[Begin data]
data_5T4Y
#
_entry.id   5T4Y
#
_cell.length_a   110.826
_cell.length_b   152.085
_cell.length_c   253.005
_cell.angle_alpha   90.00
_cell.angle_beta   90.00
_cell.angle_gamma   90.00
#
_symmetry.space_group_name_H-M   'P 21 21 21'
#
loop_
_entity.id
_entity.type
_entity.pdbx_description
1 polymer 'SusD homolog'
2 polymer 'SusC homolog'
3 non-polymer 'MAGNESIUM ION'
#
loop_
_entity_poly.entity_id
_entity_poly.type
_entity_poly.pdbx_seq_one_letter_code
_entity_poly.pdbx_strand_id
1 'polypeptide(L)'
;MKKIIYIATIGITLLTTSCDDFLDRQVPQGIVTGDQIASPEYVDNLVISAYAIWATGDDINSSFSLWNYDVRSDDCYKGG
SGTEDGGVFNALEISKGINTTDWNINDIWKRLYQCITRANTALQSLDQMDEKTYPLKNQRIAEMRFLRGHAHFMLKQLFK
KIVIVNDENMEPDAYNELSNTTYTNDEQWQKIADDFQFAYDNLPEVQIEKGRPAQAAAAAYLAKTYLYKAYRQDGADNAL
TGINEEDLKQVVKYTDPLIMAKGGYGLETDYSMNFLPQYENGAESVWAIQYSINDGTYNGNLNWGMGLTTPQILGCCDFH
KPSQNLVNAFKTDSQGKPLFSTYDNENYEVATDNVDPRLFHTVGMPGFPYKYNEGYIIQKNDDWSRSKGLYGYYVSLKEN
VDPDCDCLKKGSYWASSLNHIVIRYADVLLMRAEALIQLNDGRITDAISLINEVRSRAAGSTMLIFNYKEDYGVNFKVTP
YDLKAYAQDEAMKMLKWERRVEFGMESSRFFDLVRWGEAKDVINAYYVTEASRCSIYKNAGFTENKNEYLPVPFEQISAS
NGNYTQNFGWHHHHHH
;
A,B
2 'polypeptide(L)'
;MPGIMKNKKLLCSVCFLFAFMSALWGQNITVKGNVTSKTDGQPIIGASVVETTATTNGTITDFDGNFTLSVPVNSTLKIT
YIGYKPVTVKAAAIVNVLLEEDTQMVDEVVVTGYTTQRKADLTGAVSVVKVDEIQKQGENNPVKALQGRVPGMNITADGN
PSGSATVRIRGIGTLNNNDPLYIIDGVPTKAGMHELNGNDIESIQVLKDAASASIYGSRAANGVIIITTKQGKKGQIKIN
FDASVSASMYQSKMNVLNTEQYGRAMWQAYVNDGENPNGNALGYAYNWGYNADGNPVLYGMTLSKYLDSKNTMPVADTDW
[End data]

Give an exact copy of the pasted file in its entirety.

data_5T4Y
#
_entry.id   5T4Y
#
_cell.length_a   110.826
_cell.length_b   152.085
_cell.length_c   253.005
_cell.angle_alpha   90.00
_cell.angle_beta   90.00
_cell.angle_gamma   90.00
#
_symmetry.space_group_name_H-M   'P 21 21 21'
#
loop_
_entity.id
_entity.type
_entity.pdbx_description
1 polymer 'SusD homolog'
2 polymer 'SusC homolog'
3 non-polymer 'MAGNESIUM ION'
#
loop_
_entity_poly.entity_id
_entity_poly.type
_entity_poly.pdbx_seq_one_letter_code
_entity_poly.pdbx_strand_id
1 'polypeptide(L)'
;MKKIIYIATIGITLLTTSCDDFLDRQVPQGIVTGDQIASPEYVDNLVISAYAIWATGDDINSSFSLWNYDVRSDDCYKGG
SGTEDGGVFNALEISKGINTTDWNINDIWKRLYQCITRANTALQSLDQMDEKTYPLKNQRIAEMRFLRGHAHFMLKQLFK
KIVIVNDENMEPDAYNELSNTTYTNDEQWQKIADDFQFAYDNLPEVQIEKGRPAQAAAAAYLAKTYLYKAYRQDGADNAL
TGINEEDLKQVVKYTDPLIMAKGGYGLETDYSMNFLPQYENGAESVWAIQYSINDGTYNGNLNWGMGLTTPQILGCCDFH
KPSQNLVNAFKTDSQGKPLFSTYDNENYEVATDNVDPRLFHTVGMPGFPYKYNEGYIIQKNDDWSRSKGLYGYYVSLKEN
VDPDCDCLKKGSYWASSLNHIVIRYADVLLMRAEALIQLNDGRITDAISLINEVRSRAAGSTMLIFNYKEDYGVNFKVTP
YDLKAYAQDEAMKMLKWERRVEFGMESSRFFDLVRWGEAKDVINAYYVTEASRCSIYKNAGFTENKNEYLPVPFEQISAS
NGNYTQNFGWHHHHHH
;
A,B
2 'polypeptide(L)'
;MPGIMKNKKLLCSVCFLFAFMSALWGQNITVKGNVTSKTDGQPIIGASVVETTATTNGTITDFDGNFTLSVPVNSTLKIT
YIGYKPVTVKAAAIVNVLLEEDTQMVDEVVVTGYTTQRKADLTGAVSVVKVDEIQKQGENNPVKALQGRVPGMNITADGN
PSGSATVRIRGIGTLNNNDPLYIIDGVPTKAGMHELNGNDIESIQVLKDAASASIYGSRAANGVIIITTKQGKKGQIKIN
FDASVSASMYQSKMNVLNTEQYGRAMWQAYVNDGENPNGNALGYAYNWGYNADGNPVLYGMTLSKYLDSKNTMPVADTDW